Bowie's explorations on and confrontations with identity questions are legendary. At the height of his music career, he flitted like a chameleon from one identity to another, from Ziggy Stardust, to Aladdin Sane, to the Thin White Duke. All the time he was reinventing himself, or running away from himself maybe, because he never really knew who he was, or who he was meant to be, and because the person he saw, when he looked in the mirror, was never really there. Or, as he sings in Changes, "So I turned myself to face me, but I never caught a glimpse / of how the others must see the faker, I'm much to fast to take that test…".

Charlotte Brontë too had many problems related to personal identity, and the search for a suitable social role. Villette is the novel where she gives these questions their most subtle treatment, and where Lucy Snowe is so often slipping away from any attempts by the reader, or by other characters in the novel, to fix her with a set identity. So much so that a confused Ginevra Fanshawe has to ask her, in Chapter 27 of Villette, "Who are you, Miss Snowe?"  Shortly before this (Chapter 26), Lucy had remarked: "What contradictory attributes of character we sometimes find ascribed to us, according to the eye with which we are viewed!"

In each of her four novels, Charlotte can be said to offer a different fictional version of herself. In Jane Eyre, she is the fighting, rebellious Jane, in Shirley she is the passive, melancholic Caroline Helstone, in Villette, the tortured, bitter Lucy Snowe. With regard to The Professor, the case is more complicated – who is the Charlotte in the story?  Is it the cold, blunt teacher William Crimsworth, or is it his imaginative pupil, Frances Henri? Indeed, The Professor is a curious novel from the point of view of gender and role. It is, in brief, a novel written by a woman (Charlotte), using a male pseudonym (Currer Bell), whose first person narrator is a man (Crimsworth) – a man whose story bears so many elements taken from Charlotte's own real life experiences. Bowie, with his interest in cross-gender experiments, would have loved it!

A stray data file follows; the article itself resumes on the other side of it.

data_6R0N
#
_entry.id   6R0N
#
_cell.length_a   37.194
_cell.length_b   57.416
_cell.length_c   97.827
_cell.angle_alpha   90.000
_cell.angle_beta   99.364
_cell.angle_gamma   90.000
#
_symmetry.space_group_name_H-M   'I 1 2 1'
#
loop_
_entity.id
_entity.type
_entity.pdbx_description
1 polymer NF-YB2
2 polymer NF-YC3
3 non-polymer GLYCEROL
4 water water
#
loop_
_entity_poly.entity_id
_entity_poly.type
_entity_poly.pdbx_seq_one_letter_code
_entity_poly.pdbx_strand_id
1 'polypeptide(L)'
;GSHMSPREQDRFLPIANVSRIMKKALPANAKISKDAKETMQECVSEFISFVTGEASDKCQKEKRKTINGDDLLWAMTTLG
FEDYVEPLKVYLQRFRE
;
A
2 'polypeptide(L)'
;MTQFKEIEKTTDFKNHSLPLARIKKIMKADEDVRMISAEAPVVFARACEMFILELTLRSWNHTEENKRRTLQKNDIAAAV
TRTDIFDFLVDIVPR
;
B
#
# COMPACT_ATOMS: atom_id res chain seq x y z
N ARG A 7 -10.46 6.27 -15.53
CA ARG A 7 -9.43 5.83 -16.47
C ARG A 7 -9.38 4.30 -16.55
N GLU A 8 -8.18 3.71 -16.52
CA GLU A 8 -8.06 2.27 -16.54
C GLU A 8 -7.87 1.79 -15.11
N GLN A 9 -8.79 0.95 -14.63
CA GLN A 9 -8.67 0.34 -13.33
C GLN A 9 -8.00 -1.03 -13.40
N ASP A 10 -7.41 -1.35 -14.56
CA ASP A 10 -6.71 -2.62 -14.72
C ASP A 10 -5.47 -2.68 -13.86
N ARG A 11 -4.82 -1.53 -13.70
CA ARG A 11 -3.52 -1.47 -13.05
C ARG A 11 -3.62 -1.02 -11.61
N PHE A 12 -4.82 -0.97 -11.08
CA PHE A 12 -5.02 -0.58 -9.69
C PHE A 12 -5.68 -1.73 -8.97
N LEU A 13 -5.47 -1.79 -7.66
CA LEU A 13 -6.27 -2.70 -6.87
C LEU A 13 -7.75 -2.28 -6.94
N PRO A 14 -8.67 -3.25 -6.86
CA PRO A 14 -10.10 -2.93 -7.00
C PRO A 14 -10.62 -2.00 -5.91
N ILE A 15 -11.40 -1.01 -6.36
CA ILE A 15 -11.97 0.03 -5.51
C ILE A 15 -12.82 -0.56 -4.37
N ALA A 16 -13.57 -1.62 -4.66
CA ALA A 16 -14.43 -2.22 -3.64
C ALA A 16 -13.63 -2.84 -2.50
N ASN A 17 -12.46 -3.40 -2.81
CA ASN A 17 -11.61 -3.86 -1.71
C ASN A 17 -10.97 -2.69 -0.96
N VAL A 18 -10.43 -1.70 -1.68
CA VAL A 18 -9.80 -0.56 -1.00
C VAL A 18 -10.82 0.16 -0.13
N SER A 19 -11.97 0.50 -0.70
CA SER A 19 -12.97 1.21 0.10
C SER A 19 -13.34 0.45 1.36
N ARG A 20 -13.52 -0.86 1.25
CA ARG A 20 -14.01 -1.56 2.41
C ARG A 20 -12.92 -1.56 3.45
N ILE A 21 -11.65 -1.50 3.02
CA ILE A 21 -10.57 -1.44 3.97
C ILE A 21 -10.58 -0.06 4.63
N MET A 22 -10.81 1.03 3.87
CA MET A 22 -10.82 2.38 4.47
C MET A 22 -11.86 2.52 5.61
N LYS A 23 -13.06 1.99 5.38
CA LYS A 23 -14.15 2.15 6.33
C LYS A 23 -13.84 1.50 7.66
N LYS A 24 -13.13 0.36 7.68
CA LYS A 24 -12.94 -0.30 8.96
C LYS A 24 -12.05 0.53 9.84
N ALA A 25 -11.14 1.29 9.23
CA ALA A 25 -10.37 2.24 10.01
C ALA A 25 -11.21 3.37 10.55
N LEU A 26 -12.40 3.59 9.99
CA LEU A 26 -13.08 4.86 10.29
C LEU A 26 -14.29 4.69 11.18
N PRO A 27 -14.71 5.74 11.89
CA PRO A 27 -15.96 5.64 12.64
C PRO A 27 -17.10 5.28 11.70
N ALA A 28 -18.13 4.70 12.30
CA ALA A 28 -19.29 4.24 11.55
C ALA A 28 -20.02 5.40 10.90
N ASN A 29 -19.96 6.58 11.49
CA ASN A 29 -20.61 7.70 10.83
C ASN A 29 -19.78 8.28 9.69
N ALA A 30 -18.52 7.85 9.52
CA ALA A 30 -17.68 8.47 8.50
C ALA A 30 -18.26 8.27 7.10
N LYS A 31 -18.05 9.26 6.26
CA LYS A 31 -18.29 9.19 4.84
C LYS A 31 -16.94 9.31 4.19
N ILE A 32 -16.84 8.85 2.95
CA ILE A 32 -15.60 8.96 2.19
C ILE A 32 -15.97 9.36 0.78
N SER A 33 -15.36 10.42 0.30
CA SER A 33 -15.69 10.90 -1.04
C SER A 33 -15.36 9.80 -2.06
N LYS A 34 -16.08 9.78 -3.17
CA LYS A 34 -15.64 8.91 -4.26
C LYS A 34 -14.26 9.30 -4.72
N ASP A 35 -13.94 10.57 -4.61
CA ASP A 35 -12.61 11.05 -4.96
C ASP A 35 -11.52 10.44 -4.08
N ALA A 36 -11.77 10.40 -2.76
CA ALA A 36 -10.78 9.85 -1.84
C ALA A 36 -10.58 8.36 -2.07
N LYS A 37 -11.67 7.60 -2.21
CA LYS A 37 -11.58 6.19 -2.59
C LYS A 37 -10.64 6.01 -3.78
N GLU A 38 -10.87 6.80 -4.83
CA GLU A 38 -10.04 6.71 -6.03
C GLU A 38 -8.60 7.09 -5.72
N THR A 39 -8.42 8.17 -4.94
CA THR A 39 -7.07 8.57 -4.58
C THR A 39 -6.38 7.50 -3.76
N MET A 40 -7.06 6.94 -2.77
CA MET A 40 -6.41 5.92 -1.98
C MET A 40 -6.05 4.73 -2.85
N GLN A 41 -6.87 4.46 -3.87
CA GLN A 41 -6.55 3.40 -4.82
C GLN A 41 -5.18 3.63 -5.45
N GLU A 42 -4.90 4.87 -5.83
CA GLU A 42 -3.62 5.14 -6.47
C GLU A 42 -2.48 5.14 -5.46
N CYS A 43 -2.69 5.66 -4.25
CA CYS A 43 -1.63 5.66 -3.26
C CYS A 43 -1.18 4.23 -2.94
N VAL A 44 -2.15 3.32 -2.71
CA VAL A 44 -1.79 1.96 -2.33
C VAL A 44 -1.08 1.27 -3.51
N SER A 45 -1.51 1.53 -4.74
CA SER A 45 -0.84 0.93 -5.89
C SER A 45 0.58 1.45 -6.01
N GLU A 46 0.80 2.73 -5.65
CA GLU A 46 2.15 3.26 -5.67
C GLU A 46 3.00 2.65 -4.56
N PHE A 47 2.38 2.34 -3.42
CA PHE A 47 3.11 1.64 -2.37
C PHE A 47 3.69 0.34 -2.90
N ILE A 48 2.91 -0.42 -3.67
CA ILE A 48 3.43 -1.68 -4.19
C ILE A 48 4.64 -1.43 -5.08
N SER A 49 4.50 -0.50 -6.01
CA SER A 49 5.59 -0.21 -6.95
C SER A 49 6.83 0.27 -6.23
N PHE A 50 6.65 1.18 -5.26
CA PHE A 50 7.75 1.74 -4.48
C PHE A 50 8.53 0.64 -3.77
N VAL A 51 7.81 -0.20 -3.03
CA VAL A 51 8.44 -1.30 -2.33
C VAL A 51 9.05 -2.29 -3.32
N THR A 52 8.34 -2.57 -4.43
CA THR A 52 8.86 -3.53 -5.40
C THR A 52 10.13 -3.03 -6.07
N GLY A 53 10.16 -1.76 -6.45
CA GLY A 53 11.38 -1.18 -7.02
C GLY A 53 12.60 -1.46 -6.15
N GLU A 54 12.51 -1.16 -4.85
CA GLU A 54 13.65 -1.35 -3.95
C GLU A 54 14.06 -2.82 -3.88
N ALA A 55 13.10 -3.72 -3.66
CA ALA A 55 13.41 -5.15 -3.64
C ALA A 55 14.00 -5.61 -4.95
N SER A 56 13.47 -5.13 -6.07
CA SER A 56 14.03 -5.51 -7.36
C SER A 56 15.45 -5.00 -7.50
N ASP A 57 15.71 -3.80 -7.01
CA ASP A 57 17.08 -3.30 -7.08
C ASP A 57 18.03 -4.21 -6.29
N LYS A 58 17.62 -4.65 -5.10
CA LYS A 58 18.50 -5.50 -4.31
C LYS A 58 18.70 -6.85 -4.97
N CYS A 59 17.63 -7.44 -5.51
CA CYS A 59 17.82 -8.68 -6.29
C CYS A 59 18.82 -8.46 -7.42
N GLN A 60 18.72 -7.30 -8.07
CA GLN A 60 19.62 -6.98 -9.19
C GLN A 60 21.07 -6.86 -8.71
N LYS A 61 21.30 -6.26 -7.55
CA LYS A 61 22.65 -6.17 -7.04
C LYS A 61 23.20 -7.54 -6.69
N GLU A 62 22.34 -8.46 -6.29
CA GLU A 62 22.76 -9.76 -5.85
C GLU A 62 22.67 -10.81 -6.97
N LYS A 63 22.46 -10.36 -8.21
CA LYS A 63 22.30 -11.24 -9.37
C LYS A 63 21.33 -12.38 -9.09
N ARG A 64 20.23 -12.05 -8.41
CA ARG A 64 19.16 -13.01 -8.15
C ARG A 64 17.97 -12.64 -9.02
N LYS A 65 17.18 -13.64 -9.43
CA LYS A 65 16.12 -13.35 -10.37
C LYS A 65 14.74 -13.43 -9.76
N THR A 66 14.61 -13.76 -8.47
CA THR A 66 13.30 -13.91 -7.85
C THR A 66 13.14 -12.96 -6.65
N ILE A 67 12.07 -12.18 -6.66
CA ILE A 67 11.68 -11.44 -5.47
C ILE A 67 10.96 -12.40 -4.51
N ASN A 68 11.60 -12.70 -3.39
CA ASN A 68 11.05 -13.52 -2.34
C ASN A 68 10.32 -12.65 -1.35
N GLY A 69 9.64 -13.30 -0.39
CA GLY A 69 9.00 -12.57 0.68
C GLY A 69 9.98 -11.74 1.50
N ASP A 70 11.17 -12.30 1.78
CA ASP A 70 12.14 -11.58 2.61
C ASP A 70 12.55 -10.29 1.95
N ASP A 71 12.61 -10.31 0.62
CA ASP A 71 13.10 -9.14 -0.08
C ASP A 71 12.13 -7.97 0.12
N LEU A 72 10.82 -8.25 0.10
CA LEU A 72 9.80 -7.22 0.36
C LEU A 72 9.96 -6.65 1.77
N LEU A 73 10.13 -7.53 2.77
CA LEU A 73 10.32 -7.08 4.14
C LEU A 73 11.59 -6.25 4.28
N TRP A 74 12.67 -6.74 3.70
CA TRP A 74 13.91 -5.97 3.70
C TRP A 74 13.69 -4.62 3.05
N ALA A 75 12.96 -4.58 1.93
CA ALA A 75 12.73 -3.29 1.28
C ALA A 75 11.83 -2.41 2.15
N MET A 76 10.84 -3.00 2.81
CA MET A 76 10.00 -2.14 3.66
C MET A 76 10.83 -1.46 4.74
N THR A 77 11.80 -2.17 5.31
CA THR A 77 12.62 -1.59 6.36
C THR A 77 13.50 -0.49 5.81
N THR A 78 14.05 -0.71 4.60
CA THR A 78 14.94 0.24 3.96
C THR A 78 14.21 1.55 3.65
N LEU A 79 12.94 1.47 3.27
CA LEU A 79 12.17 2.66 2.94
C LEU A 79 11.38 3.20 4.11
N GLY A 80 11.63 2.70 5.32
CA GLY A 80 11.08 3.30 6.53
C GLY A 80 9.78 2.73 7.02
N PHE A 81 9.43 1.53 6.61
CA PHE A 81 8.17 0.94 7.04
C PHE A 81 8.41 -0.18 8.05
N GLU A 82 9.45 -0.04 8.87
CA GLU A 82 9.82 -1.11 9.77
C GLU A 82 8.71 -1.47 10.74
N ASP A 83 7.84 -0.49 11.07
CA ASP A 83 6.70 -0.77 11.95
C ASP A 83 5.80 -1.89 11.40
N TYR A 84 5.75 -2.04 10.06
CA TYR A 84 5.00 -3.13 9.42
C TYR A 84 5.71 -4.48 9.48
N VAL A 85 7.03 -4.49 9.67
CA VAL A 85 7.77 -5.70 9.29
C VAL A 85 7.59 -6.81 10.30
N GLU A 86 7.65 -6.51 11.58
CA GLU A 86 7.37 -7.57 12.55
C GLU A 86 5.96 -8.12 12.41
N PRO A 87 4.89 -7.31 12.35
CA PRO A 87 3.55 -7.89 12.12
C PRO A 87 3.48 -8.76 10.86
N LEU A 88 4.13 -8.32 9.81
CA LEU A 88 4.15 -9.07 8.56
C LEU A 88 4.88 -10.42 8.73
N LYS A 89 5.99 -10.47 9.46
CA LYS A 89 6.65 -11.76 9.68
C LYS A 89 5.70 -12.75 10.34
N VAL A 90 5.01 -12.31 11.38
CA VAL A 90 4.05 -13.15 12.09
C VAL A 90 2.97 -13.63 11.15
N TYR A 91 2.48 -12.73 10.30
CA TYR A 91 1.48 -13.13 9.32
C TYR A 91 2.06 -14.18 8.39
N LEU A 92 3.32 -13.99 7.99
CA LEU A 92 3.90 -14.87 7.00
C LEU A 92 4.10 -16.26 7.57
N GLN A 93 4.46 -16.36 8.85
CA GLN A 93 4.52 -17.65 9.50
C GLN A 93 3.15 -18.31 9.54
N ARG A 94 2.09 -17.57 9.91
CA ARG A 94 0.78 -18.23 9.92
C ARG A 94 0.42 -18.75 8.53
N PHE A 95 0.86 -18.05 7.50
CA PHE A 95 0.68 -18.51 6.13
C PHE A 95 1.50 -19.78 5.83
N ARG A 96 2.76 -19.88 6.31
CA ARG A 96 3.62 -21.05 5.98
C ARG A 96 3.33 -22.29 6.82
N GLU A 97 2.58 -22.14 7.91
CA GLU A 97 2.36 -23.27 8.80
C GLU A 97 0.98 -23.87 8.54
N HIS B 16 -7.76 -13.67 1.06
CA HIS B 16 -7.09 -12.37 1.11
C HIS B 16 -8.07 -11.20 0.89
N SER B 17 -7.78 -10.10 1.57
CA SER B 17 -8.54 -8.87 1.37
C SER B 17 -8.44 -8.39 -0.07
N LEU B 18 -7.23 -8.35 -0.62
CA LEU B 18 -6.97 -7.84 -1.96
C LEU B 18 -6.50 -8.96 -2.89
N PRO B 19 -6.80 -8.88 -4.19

But one must be careful not to too closely identify Charlotte with her fictional characters. Ultimately she was not Lucy, Jane, Caroline – not even Frances Henri or William Crimsworth. She invented personae, drawing on her own life experiences, but kept an artist’s distance from these creations. Just as David Bowie was never really Ziggy, Aladdin, or the Duke.

Charlotte, indeed, hated being identified in real life with the heroines of her novels. In 1852, she even considered trying to publish anonymously her upcoming novel Villette, thereby limiting the chances of her being identified in any way as the model for Lucy Snowe. Still, she could not prevent people from associating her with one or other of her literary characters. Like William Thackeray, who, after meeting Charlotte Brontë once, went off boasting to his friends:  'Boys! I have been dining with "Jane Eyre"! '

Alas, the question of identity, concerning Charlotte Brontë and David Bowie, is far too complex to be dealt with here in a blog post, but it could make for an interesting study, someday.

The eyes, the gaze

Both Bowie and Charlotte were remarkable for their eyes, and their gaze. Surely one of the first things one notices about Bowie in any of those old video clips is his way of looking, his most curious eyes. Bowie had one eye pupil bigger than the other, making his eyes appear to be of different colours. This was due to a rare medical condition, called anisocoria, it seems. But that is not the only reason why his gaze captures attention – it is also the way in which his eyes seems to stare, to laugh, to mock, to be intensely present and attentive, yet other worldly and distant. There is something magical, sensitive, and alien-like about Bowie's gaze, something which is difficult to capture in words, but it is hard to deny it is there. Bowie took a lot of drugs, especially cocaine, but the particularity of his gaze is not simply a result of his drug intake. No, "it's not the side effects of the cocaine", as he sings in Station to Station; it is something else. What else? Maybe it has a lot to do with living most of his life in a state of intense, excited, and insecure artistic wonder. As he once said, "once you lose that sense of wonder at being alive, you're pretty much on the way out".